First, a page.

Break-fast (I)

Even if really, really, early in the morning, (sometimes, it’s even better if it’s really that early in the morning, but only sometimes), that slow pacing of getting up and taking your time taking care of the food you are going to start the day with, whatever that is, the sitting down without the hurry to be somewhere, be it alone or in company. With or without a book. The kind of proper breakfast that makes your mind wander through strange lands.

The refuge my brother works at (and runs) closed up for christmas and was thoroughly taken by us, just a dusting of snow outside, the high Pyrenees looming around, zero reception, warm and woody inside. That smell of burning wood that permeates and never lets go but that after a while you don’t even notice. The stacked coffee cups, the dried meat and the fruit.


This is not a ghost story

I am a talker, a writer of sorts, elliptic and metaphorical for sure, though whatever I write or say is usually just whittling at what it is that I might be trying to explain; a trait some have tried to cure up to a limited success. Is that why I usually fall back to personal experiences in to start with.

I also love using my hands, despite what can appear to be an slightly academic tendency, writing on a notebook with any kind of pencil, pen or stylo is still a feeling of accomplishment.

And, clumsy as I might be, it doesn’t quite matter anymore how many glasses I break on a regular basis, with how many obstacles I bump into as I seem to not look all that much at my surroundings, using my hands to do something, anything at all, it’s a grounding jolt.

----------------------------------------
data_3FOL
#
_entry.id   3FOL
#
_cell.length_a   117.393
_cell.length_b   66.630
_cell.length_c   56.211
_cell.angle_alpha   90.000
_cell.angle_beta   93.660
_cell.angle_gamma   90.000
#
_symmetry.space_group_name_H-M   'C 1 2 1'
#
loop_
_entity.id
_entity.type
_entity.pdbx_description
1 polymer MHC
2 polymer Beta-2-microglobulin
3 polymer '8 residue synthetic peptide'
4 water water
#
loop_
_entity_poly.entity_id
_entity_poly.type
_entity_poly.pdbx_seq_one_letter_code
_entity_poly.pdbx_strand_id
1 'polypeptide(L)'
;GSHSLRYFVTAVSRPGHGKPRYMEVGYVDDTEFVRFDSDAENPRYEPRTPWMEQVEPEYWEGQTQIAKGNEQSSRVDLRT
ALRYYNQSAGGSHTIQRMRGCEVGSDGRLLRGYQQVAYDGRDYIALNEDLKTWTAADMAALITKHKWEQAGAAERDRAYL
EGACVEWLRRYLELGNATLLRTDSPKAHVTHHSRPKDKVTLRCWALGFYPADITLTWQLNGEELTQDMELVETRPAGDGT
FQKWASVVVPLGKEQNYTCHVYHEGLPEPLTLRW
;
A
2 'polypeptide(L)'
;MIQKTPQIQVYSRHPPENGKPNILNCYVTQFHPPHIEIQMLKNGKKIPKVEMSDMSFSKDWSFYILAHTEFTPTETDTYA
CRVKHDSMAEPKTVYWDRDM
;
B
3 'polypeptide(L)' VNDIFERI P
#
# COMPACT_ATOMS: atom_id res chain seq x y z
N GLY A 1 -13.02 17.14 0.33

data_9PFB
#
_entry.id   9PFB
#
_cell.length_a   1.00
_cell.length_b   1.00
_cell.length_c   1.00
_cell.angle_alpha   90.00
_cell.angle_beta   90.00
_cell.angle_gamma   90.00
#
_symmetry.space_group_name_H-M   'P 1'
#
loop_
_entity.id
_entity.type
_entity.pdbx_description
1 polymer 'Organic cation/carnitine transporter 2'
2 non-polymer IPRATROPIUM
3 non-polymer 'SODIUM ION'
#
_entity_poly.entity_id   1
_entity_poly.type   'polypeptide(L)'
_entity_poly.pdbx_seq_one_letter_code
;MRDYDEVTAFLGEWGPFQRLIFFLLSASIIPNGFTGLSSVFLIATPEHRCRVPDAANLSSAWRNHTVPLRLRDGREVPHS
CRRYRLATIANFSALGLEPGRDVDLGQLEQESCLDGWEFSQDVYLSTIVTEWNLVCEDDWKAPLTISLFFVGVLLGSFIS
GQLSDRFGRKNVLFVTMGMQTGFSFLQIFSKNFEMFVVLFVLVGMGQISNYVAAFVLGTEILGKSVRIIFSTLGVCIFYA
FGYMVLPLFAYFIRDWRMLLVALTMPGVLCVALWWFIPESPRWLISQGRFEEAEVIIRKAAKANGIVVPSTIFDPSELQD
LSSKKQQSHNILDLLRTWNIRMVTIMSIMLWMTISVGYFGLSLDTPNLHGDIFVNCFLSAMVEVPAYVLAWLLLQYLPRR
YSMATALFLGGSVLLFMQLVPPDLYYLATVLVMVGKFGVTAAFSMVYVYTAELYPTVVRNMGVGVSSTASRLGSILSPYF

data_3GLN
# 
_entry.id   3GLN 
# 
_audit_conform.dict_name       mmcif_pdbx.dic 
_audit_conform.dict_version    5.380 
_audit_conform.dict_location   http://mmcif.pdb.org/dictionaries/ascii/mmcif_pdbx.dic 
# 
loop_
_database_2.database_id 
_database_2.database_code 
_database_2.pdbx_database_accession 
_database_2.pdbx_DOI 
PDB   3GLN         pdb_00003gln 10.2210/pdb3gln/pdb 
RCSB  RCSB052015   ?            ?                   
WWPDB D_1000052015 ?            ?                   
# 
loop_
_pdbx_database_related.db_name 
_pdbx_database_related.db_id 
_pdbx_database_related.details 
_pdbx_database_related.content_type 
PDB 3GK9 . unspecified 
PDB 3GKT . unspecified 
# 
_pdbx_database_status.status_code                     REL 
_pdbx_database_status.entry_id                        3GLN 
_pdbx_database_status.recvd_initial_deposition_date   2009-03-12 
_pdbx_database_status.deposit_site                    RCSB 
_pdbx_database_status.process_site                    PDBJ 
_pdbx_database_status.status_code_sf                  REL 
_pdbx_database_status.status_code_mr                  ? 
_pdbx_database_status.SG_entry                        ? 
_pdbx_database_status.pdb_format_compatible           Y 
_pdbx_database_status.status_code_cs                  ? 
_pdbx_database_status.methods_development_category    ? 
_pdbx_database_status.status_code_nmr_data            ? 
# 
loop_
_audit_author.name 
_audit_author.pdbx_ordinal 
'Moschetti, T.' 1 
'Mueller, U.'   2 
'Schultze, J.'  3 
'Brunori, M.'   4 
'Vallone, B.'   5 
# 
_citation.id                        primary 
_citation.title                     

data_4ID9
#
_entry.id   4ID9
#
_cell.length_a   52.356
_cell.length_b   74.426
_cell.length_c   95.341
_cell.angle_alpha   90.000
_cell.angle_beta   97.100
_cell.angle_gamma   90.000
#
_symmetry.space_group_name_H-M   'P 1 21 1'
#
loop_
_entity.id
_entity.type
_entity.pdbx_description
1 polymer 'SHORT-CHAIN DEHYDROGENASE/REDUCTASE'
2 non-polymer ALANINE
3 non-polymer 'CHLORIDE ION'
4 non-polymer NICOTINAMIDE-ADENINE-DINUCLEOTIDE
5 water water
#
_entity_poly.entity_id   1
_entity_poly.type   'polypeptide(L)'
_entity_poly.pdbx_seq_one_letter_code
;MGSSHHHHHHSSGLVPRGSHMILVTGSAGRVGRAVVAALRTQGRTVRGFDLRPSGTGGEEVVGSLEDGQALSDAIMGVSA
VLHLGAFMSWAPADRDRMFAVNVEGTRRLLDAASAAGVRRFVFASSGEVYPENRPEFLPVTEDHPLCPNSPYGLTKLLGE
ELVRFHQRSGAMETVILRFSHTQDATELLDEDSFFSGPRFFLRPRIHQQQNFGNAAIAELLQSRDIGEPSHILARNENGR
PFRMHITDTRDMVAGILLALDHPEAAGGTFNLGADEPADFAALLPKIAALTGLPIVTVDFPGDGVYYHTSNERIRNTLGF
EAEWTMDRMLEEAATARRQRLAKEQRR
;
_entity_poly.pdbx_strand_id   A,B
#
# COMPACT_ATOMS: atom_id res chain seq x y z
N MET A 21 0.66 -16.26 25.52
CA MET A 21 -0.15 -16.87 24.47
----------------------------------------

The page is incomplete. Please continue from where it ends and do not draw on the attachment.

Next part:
It reads like an stereotype in here, the narrative of this distorted appealing feminine clumsiness of thousand of heroines who need an outside validation to feel that they deserve to even occupy a physical and real space, except that I do not need that validation and I am a klutz by my own human design, to my inability to inhabit the moment.

So, it doesn’t matter if you are good or not, doing something with your hands, concentrating on the task at hand, getting dirty, all accounts for something. Even if it is just as a plant pot.

Ceviche and poetry

There’s this rundown place, back in bcn, where we went after a class, ages ago, to have some food, ceviche, plantains and yuka, made me fall in love with whatever comes from a peruvian kitchen. The tables were uncomfortable, slightly sticky, hard wood, difficult to move around, there wasn’t a lot of costumers that night and for some reason I barely remember who I was with. The dishes though, not easy to forget.


Home at Dawn, Lima, Peru from Jungles in Paris on Vimeo.

Intimacy I – First World Problem

There’s this thing; now, again and more than ever it is (doesn’t matter the form) a functioning and protective unit of production and still … intimacy is a myth and a painful struggle. By craving it or rejecting it, struggle nonetheless. The glossy picture of the relationship that is not yours while, then, seeing yourself in the mirror and thinking what good might come of it, first, and why what others seem to do, when you try it just feels fake or play pretend, like kids on a sandbox with the ample permission of the world at large; you are an adult after all, second. Myth. Struggle. First World Problem.

And the thing is, for those 6 seconds, it´ll probably be the realest you’ve ever felt.

Brygg Vol.1 Conversation & Coffee

You know that thing? Where you sit down and have a coffee and talk for a long while about whatever it is, personal or not and with whomever you find yourself. That thing where for some reason we share a coffee or food or something as to properly have a talk. I mean, there’s a whole movie about the process, you should know what I’m talking about.

There’s this special intimate relation with talking and drinking, be that alcohol or coffee; it seems that if we have something else to concentrate our attention on besides the other person, something to make our brain multitask, we can share, we can process and articulate.

Brygg Magasin is all about that. And the conversations about our senses are always worth investigating.